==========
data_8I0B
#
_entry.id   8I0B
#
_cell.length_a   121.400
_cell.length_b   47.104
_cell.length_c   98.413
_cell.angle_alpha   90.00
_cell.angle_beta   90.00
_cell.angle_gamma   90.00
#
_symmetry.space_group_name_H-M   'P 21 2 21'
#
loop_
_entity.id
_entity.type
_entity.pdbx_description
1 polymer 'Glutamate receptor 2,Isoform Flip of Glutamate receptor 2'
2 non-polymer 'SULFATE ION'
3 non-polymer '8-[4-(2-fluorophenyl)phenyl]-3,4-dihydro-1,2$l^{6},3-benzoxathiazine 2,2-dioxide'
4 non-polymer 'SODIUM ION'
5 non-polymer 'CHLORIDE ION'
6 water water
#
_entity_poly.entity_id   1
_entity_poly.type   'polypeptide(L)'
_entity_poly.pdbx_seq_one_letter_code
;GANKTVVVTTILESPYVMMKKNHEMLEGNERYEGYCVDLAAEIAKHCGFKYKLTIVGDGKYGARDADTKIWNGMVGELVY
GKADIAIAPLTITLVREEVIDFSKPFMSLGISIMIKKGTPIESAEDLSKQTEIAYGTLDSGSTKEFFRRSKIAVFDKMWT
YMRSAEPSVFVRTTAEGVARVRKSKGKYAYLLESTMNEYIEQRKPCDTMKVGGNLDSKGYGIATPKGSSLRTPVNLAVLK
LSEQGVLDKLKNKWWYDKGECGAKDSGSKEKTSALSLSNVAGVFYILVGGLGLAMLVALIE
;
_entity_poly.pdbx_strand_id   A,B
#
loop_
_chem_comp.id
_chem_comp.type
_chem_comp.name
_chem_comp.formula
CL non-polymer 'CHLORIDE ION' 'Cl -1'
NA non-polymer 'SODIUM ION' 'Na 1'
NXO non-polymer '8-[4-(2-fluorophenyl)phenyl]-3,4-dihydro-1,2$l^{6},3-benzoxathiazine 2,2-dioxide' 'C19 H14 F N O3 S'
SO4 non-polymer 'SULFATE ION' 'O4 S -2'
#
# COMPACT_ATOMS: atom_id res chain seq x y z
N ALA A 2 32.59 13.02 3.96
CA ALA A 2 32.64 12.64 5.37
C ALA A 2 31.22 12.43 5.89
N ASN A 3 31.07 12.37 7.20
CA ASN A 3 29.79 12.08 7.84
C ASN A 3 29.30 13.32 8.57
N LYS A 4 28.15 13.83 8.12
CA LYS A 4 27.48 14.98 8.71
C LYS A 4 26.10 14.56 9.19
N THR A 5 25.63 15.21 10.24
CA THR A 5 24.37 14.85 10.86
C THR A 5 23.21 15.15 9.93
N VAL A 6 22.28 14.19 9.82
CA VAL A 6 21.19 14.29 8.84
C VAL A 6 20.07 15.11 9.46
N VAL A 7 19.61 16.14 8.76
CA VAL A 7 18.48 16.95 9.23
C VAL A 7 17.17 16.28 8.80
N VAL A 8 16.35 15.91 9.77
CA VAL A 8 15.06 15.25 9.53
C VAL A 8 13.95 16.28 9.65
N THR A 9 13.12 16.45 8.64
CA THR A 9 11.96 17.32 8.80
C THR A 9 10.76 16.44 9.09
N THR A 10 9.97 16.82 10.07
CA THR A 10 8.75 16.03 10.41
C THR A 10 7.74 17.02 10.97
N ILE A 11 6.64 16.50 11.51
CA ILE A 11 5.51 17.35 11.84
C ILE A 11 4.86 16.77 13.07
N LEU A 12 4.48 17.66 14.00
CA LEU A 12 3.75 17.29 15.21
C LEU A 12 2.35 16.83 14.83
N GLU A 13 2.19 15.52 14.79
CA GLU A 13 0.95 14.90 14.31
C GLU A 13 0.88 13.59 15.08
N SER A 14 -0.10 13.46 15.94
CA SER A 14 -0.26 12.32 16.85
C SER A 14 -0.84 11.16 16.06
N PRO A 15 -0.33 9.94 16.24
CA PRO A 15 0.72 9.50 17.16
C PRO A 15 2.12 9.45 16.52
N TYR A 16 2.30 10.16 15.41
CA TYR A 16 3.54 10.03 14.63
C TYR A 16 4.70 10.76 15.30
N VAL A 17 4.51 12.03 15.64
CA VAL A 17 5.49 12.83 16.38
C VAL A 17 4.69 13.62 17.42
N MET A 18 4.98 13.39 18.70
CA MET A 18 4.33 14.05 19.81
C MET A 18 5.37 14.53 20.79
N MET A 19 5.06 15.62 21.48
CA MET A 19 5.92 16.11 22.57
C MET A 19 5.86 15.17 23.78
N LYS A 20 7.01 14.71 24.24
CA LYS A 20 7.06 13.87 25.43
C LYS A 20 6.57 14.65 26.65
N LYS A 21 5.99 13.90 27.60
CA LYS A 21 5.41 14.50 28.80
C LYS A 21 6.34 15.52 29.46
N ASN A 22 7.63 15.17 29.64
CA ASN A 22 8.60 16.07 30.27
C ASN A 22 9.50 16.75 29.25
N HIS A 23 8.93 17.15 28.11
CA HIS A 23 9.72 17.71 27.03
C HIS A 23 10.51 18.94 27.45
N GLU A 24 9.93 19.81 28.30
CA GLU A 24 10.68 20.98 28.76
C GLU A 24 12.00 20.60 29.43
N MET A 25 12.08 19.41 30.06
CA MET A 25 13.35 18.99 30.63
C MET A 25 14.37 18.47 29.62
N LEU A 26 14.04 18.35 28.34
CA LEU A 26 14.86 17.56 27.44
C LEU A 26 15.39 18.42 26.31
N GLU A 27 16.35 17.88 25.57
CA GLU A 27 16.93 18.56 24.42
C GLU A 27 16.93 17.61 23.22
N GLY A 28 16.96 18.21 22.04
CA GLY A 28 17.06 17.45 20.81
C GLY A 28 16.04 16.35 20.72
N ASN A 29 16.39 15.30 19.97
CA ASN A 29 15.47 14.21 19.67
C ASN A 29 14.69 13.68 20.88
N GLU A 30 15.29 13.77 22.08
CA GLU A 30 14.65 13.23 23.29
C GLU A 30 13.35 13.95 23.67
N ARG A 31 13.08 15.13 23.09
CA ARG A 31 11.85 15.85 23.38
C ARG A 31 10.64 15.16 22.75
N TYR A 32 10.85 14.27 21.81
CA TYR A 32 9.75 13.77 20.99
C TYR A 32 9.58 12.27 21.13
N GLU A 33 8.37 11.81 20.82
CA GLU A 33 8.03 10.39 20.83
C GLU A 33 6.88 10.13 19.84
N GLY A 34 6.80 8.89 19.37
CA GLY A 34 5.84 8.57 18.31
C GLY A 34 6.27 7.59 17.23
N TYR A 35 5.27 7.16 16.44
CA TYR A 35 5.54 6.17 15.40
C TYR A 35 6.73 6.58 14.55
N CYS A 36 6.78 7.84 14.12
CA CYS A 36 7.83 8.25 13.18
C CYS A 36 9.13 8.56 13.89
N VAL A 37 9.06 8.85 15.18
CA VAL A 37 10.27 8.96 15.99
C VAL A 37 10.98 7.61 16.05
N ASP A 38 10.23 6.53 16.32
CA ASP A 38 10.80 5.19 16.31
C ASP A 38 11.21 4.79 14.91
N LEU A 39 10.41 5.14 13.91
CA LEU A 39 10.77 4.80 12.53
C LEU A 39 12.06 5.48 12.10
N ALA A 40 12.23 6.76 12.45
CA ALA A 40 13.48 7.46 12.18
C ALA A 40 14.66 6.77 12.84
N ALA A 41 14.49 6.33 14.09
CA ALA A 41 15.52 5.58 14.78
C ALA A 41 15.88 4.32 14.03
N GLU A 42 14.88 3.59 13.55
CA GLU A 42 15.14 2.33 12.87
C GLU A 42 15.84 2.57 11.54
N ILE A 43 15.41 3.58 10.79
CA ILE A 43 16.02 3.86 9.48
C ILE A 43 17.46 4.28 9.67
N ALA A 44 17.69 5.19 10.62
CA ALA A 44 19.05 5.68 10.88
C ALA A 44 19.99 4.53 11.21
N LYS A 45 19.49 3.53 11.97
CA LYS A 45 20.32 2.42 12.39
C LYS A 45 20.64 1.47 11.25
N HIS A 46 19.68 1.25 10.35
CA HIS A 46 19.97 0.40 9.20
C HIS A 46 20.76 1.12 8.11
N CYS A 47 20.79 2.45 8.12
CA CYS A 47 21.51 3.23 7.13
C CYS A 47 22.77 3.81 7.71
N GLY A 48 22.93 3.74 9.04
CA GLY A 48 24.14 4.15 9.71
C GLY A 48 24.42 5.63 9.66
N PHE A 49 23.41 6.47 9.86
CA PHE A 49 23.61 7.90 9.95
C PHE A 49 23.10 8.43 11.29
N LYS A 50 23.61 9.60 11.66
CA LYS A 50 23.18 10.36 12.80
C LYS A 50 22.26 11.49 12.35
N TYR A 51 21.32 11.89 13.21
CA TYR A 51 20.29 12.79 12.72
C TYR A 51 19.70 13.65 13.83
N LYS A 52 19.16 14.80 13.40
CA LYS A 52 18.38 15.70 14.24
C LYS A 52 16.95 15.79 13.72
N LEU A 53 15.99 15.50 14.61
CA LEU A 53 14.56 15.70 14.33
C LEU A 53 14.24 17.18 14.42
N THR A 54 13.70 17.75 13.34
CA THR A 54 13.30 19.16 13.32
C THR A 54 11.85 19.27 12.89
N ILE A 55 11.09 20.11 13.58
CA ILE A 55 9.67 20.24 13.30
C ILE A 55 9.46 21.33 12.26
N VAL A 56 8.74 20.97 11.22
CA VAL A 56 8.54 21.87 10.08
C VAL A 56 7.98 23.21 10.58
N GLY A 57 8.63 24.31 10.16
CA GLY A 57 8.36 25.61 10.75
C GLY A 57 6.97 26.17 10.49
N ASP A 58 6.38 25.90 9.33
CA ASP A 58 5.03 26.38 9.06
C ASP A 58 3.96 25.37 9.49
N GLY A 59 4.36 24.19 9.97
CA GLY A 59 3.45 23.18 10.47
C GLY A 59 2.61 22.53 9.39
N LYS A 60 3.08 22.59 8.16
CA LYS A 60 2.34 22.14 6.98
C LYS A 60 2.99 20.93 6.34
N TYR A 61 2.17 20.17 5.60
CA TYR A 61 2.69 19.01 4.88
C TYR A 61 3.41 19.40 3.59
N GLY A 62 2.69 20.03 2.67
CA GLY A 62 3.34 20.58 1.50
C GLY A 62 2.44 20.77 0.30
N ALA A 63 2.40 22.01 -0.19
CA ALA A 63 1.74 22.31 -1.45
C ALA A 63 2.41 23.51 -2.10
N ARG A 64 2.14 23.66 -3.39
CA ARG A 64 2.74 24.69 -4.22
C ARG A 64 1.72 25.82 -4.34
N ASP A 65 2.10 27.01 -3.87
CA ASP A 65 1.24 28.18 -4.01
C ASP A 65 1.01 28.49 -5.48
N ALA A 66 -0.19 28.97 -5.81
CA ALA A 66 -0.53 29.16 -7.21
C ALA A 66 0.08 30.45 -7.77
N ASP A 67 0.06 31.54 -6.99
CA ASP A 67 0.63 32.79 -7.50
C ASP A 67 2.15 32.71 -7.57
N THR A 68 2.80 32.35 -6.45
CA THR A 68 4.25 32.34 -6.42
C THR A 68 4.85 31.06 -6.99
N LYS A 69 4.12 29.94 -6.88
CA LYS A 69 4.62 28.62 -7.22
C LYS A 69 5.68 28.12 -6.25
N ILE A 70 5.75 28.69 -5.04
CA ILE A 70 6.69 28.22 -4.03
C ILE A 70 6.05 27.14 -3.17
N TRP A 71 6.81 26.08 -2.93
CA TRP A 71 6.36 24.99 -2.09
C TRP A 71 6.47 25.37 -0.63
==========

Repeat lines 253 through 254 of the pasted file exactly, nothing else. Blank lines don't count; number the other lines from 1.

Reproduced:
N TRP A 71 6.81 26.08 -2.93
CA TRP A 71 6.36 24.99 -2.09